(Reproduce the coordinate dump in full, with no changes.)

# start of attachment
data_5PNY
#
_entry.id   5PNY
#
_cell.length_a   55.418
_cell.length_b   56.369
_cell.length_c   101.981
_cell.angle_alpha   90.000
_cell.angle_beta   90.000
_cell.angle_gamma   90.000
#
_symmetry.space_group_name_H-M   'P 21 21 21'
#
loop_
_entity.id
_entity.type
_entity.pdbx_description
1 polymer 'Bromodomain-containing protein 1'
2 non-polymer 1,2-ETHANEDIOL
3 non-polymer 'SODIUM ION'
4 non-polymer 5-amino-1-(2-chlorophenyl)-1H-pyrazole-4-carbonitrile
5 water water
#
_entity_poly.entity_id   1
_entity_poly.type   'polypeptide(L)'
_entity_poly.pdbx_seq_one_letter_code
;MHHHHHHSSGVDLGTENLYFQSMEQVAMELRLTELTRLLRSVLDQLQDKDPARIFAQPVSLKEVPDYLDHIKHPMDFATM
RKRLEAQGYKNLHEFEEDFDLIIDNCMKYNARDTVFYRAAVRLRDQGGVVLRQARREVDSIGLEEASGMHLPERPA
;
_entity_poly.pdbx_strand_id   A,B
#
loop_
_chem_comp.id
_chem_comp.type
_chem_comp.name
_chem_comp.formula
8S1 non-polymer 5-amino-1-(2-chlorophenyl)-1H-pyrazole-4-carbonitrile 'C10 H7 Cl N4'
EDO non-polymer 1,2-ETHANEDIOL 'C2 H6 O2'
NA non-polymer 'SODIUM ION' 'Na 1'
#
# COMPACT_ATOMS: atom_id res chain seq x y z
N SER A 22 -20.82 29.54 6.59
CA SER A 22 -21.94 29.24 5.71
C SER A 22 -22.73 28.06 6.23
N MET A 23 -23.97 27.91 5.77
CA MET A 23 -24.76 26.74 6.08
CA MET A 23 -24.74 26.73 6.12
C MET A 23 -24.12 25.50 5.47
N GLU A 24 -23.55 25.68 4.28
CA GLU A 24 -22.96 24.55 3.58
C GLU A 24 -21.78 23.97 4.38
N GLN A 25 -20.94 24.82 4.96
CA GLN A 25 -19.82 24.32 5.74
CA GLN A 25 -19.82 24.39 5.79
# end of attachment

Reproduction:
data_5PNY
#
_entry.id   5PNY
#
_cell.length_a   55.418
_cell.length_b   56.369
_cell.length_c   101.981
_cell.angle_alpha   90.000
_cell.angle_beta   90.000
_cell.angle_gamma   90.000
#
_symmetry.space_group_name_H-M   'P 21 21 21'
#
loop_
_entity.id
_entity.type
_entity.pdbx_description
1 polymer 'Bromodomain-containing protein 1'
2 non-polymer 1,2-ETHANEDIOL
3 non-polymer 'SODIUM ION'
4 non-polymer 5-amino-1-(2-chlorophenyl)-1H-pyrazole-4-carbonitrile
5 water water
#
_entity_poly.entity_id   1
_entity_poly.type   'polypeptide(L)'
_entity_poly.pdbx_seq_one_letter_code
;MHHHHHHSSGVDLGTENLYFQSMEQVAMELRLTELTRLLRSVLDQLQDKDPARIFAQPVSLKEVPDYLDHIKHPMDFATM
RKRLEAQGYKNLHEFEEDFDLIIDNCMKYNARDTVFYRAAVRLRDQGGVVLRQARREVDSIGLEEASGMHLPERPA
;
_entity_poly.pdbx_strand_id   A,B
#
loop_
_chem_comp.id
_chem_comp.type
_chem_comp.name
_chem_comp.formula
8S1 non-polymer 5-amino-1-(2-chlorophenyl)-1H-pyrazole-4-carbonitrile 'C10 H7 Cl N4'
EDO non-polymer 1,2-ETHANEDIOL 'C2 H6 O2'
NA non-polymer 'SODIUM ION' 'Na 1'
#
# COMPACT_ATOMS: atom_id res chain seq x y z
N SER A 22 -20.82 29.54 6.59
CA SER A 22 -21.94 29.24 5.71
C SER A 22 -22.73 28.06 6.23
N MET A 23 -23.97 27.91 5.77
CA MET A 23 -24.76 26.74 6.08
CA MET A 23 -24.74 26.73 6.12
C MET A 23 -24.12 25.50 5.47
N GLU A 24 -23.55 25.68 4.28
CA GLU A 24 -22.96 24.55 3.58
C GLU A 24 -21.78 23.97 4.38
N GLN A 25 -20.94 24.82 4.96
CA GLN A 25 -19.82 24.32 5.74
CA GLN A 25 -19.82 24.39 5.79